"i modified the oldschool to instead, be a transition to guard. A SUPER tight, equally unstoppable guard pull. After some thought, i figured maybe i could come up with something for bottom-side that was similar. "
The game changes a bit when you go from the bottom of the side mount to the half guard. So I don't think you can come up with something for the bottom of the side mount that's similar. And even if you could, with some experimentation and imagination, it would never be very high percentage because your opponent, who is tight to you, has all the leverage and you don't.
"The problem is, the looseness on bottom seems to invite knee on stomach, or mount"
Not if you do your escapes correctly. If you just kind of "ball up", i.e. put your near knee close to your chest or in some cases your near elbow, it will be very hard to mount you or put a knee on your stomach.
"Do you think its possible to get a tight head and arm control, and create the space between our hips and have that be just as effective? "
Don't think so. See above.
"After three years of playing a sakuraba-style loose submission attack from the bottom (and loosing too many matches) the tightness i've developed recently is really helping. "
I think the reason this seems to be working for you is that this sudden change of your style is confusing your opponents a bit. Give it a while and it might very well be WORSE for you.
Another reason: Constantly trying to submit the top guy from the bottom will cause you to get submitted often - unless you're very good at it, like Sakuraba. Submissions from the bottom of the side mount and the bottom of the back mount and even the bottom of the half guard sometimes can be risky if you aren't comfortable with the fundamentals of these positions. To attack a limb, you have to extend your arms. That makes your OWN arms and also your neck a target for the top man - who's got more leverage than you. Kimuras and heel hooks, for example, can be a threat from bottom positions, but in my opinion, those types of escapes can be overdone.
I'm sure that Sakuraba knows the standard escapes very well too. I've seen Sak do some slick guard passes and other moves that are standard BJJ basic moves. The things he does sometimes look cool, but you can believe that he's got the basics nailed down very well, as well as his bag of tricks.
"Also, my head and arm control ..."
I would personally forget about grabbing his head and arm from the bottom, or just grabbing him in any way from the bottom :) You can experiment with this of course, along with doing the known high percentage escapes that come from creating SPACE, but I wouldn't count on it. But who knows, experimentation is good, in general, and maybe you'll come up with a trick or two that can really help you at times. But without the basics, you will always be stopped dead in the tracks by a good grappler.
"Tell me what you think about this (let's assuming he is on my right side): Getting my left arm under his left arm. What i mean here is that both of my arms are at his side between his left arm and leg. "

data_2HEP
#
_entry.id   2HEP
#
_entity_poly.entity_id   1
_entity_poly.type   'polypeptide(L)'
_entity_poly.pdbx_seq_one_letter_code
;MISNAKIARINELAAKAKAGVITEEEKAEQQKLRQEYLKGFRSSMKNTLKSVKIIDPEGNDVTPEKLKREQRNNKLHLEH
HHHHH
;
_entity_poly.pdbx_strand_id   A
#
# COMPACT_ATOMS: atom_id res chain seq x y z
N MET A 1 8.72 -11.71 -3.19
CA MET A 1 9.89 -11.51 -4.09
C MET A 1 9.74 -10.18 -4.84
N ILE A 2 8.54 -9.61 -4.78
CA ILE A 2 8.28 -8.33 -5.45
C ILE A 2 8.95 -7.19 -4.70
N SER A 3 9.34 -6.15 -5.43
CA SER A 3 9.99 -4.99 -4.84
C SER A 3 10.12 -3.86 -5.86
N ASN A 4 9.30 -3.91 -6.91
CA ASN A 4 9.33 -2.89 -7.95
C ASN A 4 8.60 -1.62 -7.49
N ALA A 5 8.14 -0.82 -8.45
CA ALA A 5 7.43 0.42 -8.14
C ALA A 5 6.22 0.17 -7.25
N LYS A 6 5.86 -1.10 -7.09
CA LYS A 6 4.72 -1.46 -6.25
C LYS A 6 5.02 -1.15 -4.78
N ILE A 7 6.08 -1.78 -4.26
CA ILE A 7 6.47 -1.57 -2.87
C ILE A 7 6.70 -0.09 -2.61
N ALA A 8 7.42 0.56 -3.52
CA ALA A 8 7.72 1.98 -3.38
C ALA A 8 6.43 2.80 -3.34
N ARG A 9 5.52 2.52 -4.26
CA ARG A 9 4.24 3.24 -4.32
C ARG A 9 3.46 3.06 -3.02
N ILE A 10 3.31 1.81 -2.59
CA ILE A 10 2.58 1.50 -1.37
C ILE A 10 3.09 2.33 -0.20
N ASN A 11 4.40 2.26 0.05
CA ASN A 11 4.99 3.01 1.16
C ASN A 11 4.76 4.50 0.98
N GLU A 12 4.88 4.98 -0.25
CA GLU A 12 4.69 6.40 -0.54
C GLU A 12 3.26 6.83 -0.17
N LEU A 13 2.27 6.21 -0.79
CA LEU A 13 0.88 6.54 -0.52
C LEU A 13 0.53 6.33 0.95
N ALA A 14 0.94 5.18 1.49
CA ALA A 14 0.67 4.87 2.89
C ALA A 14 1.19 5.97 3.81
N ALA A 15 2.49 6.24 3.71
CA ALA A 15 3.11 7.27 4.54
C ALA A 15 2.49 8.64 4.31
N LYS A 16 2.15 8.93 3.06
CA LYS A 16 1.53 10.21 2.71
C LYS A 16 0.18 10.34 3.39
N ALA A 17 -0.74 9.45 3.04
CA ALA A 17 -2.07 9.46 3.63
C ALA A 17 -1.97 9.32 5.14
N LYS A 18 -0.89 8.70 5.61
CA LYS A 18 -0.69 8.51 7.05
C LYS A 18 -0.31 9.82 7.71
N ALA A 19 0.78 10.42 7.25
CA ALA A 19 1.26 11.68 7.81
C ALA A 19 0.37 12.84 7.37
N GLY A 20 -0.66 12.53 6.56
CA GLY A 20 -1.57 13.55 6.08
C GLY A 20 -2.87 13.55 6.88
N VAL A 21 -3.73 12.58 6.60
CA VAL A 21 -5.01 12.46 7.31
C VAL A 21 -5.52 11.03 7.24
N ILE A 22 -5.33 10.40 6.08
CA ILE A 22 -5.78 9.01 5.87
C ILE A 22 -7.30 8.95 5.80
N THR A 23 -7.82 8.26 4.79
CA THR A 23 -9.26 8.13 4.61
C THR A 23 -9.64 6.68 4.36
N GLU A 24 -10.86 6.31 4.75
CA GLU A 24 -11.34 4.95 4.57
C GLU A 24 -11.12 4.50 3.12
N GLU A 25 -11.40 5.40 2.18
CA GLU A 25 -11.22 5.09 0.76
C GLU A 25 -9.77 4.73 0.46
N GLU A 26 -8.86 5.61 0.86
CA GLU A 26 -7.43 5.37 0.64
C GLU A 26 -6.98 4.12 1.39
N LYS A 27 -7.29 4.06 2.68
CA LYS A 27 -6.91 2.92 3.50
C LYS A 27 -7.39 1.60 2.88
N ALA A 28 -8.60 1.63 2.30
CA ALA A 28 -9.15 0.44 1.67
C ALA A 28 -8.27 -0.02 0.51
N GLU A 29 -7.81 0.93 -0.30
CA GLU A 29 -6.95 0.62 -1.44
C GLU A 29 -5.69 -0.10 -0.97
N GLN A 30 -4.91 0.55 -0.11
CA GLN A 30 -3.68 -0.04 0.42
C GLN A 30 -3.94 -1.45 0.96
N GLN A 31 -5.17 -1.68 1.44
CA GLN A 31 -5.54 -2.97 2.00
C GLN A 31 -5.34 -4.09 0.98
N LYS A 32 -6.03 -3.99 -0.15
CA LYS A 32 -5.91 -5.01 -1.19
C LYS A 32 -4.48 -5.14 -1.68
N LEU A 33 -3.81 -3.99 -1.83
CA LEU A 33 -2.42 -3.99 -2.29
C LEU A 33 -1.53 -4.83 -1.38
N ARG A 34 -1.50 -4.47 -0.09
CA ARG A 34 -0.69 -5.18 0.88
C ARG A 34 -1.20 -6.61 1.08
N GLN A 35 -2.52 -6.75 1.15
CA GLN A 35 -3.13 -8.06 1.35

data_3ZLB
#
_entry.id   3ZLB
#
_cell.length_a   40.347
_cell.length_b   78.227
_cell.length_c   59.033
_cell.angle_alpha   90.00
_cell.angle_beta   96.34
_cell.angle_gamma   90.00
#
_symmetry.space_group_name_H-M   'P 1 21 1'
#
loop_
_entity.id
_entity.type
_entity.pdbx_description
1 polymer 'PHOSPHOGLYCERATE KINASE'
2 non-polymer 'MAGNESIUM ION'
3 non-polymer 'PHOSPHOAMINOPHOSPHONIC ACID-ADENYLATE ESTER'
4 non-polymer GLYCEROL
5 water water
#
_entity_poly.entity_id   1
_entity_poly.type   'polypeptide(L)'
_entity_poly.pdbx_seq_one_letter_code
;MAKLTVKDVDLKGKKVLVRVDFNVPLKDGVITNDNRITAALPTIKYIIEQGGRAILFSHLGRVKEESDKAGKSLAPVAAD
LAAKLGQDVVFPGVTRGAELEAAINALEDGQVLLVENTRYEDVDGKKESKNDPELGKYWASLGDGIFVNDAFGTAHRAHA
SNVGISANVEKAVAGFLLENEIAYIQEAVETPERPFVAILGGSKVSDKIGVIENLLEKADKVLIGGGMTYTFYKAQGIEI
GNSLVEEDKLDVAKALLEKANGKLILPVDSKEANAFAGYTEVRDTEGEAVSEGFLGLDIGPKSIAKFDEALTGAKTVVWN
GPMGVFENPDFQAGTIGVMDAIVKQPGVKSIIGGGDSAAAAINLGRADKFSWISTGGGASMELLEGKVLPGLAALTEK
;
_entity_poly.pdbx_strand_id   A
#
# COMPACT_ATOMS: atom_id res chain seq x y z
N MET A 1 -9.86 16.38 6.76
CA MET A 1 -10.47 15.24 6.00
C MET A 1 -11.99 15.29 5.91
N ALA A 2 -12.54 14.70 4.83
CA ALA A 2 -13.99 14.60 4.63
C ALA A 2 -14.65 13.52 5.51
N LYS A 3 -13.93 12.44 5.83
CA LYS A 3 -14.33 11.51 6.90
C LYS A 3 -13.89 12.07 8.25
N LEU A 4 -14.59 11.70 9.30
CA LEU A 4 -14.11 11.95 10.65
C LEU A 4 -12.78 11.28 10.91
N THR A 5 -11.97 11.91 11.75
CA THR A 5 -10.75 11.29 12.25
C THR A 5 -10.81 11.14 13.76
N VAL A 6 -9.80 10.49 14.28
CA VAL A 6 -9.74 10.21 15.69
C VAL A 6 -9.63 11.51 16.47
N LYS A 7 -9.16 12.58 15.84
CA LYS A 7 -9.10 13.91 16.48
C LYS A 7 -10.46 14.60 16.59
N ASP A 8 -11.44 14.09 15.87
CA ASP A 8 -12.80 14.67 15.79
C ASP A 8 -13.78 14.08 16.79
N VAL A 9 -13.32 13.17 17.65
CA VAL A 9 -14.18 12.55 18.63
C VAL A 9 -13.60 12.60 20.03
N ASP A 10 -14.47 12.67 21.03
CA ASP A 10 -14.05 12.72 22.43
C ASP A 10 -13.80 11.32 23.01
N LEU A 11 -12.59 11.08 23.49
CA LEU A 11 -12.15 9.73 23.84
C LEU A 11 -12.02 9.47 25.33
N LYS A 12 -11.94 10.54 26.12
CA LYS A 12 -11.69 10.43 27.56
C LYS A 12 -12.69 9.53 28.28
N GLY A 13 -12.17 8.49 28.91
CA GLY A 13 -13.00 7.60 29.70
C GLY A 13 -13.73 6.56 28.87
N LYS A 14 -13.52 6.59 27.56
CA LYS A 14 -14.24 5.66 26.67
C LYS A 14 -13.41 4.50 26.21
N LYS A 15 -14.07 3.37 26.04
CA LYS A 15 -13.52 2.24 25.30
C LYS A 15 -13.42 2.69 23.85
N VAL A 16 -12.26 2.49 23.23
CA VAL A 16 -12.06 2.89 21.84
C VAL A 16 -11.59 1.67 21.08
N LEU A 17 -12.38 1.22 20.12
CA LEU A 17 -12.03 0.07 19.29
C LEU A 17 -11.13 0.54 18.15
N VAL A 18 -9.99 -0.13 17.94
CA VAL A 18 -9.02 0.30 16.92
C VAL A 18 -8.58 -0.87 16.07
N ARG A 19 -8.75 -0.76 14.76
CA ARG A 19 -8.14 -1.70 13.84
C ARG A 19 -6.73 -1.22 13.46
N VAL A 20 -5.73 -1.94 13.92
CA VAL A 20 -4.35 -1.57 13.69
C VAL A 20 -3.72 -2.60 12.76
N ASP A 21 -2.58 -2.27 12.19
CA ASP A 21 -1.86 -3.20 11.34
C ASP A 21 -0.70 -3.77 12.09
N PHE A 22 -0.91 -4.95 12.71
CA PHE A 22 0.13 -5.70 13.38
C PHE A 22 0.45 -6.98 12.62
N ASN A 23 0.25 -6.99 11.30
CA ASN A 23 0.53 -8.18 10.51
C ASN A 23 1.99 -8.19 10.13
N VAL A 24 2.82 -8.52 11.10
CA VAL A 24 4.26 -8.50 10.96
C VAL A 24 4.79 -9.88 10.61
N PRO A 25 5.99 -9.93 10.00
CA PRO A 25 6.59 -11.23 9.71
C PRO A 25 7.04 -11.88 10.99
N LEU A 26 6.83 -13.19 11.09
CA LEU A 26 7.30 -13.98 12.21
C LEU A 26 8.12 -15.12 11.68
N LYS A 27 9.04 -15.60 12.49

This sounds very similar to what me and some other guys on this thread have been advocating. It's a part of Michael Jen's "pin prevention system", which revolves around the principle of not giving your opponent full chest to chest control and not giving him the chance to wrap his arms around your body and pull the two of you together. Matt Thornton's "boxing hands posture" is kind of similar.
If he's on your right side, your right elbow (note - in these cases, when I say elbows, I mean the bottom half of your forearm, close to your elbow.) is pushing his left hip and your left elbow is pushing his left armpit. Whenever he tries to wrap his left arm around your head, push his left elbow off your head with your right hand, while simultaneously raising your head to duck it under his arm. Then put your right elbow back on his hip.
What you are doing here is "killing" his left arm so he can't use it to wrap it around your head (cross-face) or pull up on your right arm. And these two things are his most powerful weapons he has to keep you flat on your back. You just took that away from him! Good for you, bad for him.
From this position, shrimp and/or bridge several times to get onto your right side. Then just push on his hips, stomach or legs with your elbows or stiff arms and either pull guard or get to your knees. If he's in some form of scarf hold (basically lying on you on his side), it can help to push with your top elbow between any two of his ribs :)
Actually, I PREFER to just be completely on my right side, pushing with my elbows or straight arms (usually I push with straight arms; straight arms aren't that dangerous for you once you're on your side), than to be flat on my back with the "pin prevention system". This is because I'm closer to an escape that way. But sometimes you get flattened out a bit and then it can be very handy to put your left elbow under his left armpit like that.
Another good arm position for you is to underhook his RIGHT arm with your left arm and get his weight over your head with shrimps and/or bridges.